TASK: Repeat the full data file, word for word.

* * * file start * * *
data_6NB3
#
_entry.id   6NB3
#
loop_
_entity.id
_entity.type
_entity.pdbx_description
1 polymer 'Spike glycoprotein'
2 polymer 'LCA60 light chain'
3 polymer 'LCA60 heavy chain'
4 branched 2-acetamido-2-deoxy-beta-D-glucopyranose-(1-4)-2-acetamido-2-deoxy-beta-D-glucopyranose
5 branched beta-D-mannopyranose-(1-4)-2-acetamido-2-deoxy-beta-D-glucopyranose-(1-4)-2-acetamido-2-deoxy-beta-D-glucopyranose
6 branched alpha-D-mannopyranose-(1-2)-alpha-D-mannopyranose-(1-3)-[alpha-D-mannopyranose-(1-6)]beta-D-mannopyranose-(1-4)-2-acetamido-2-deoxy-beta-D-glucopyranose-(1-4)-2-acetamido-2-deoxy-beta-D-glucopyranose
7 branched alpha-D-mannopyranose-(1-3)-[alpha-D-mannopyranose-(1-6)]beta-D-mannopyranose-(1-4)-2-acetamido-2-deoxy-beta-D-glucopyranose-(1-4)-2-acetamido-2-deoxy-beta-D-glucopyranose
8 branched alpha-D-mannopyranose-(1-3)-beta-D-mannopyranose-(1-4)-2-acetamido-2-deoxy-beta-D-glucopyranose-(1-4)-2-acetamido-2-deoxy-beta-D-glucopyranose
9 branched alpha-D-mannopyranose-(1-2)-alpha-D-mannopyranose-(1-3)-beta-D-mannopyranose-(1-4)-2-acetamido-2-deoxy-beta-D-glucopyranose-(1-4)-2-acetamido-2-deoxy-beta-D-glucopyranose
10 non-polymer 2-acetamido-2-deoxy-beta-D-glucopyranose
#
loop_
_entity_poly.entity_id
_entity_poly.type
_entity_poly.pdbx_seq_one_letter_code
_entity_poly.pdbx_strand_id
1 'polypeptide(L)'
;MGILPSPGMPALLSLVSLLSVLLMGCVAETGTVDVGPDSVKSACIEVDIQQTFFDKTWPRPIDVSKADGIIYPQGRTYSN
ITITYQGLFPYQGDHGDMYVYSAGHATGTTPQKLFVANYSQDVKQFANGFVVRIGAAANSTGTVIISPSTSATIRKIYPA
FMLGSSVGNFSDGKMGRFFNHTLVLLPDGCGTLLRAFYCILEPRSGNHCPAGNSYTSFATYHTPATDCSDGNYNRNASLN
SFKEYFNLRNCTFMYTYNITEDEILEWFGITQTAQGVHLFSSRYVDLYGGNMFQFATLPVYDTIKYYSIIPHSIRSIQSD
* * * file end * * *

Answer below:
data_6NB3
#
_entry.id   6NB3
#
loop_
_entity.id
_entity.type
_entity.pdbx_description
1 polymer 'Spike glycoprotein'
2 polymer 'LCA60 light chain'
3 polymer 'LCA60 heavy chain'
4 branched 2-acetamido-2-deoxy-beta-D-glucopyranose-(1-4)-2-acetamido-2-deoxy-beta-D-glucopyranose
5 branched beta-D-mannopyranose-(1-4)-2-acetamido-2-deoxy-beta-D-glucopyranose-(1-4)-2-acetamido-2-deoxy-beta-D-glucopyranose
6 branched alpha-D-mannopyranose-(1-2)-alpha-D-mannopyranose-(1-3)-[alpha-D-mannopyranose-(1-6)]beta-D-mannopyranose-(1-4)-2-acetamido-2-deoxy-beta-D-glucopyranose-(1-4)-2-acetamido-2-deoxy-beta-D-glucopyranose
7 branched alpha-D-mannopyranose-(1-3)-[alpha-D-mannopyranose-(1-6)]beta-D-mannopyranose-(1-4)-2-acetamido-2-deoxy-beta-D-glucopyranose-(1-4)-2-acetamido-2-deoxy-beta-D-glucopyranose
8 branched alpha-D-mannopyranose-(1-3)-beta-D-mannopyranose-(1-4)-2-acetamido-2-deoxy-beta-D-glucopyranose-(1-4)-2-acetamido-2-deoxy-beta-D-glucopyranose
9 branched alpha-D-mannopyranose-(1-2)-alpha-D-mannopyranose-(1-3)-beta-D-mannopyranose-(1-4)-2-acetamido-2-deoxy-beta-D-glucopyranose-(1-4)-2-acetamido-2-deoxy-beta-D-glucopyranose
10 non-polymer 2-acetamido-2-deoxy-beta-D-glucopyranose
#
loop_
_entity_poly.entity_id
_entity_poly.type
_entity_poly.pdbx_seq_one_letter_code
_entity_poly.pdbx_strand_id
1 'polypeptide(L)'
;MGILPSPGMPALLSLVSLLSVLLMGCVAETGTVDVGPDSVKSACIEVDIQQTFFDKTWPRPIDVSKADGIIYPQGRTYSN
ITITYQGLFPYQGDHGDMYVYSAGHATGTTPQKLFVANYSQDVKQFANGFVVRIGAAANSTGTVIISPSTSATIRKIYPA
FMLGSSVGNFSDGKMGRFFNHTLVLLPDGCGTLLRAFYCILEPRSGNHCPAGNSYTSFATYHTPATDCSDGNYNRNASLN
SFKEYFNLRNCTFMYTYNITEDEILEWFGITQTAQGVHLFSSRYVDLYGGNMFQFATLPVYDTIKYYSIIPHSIRSIQSD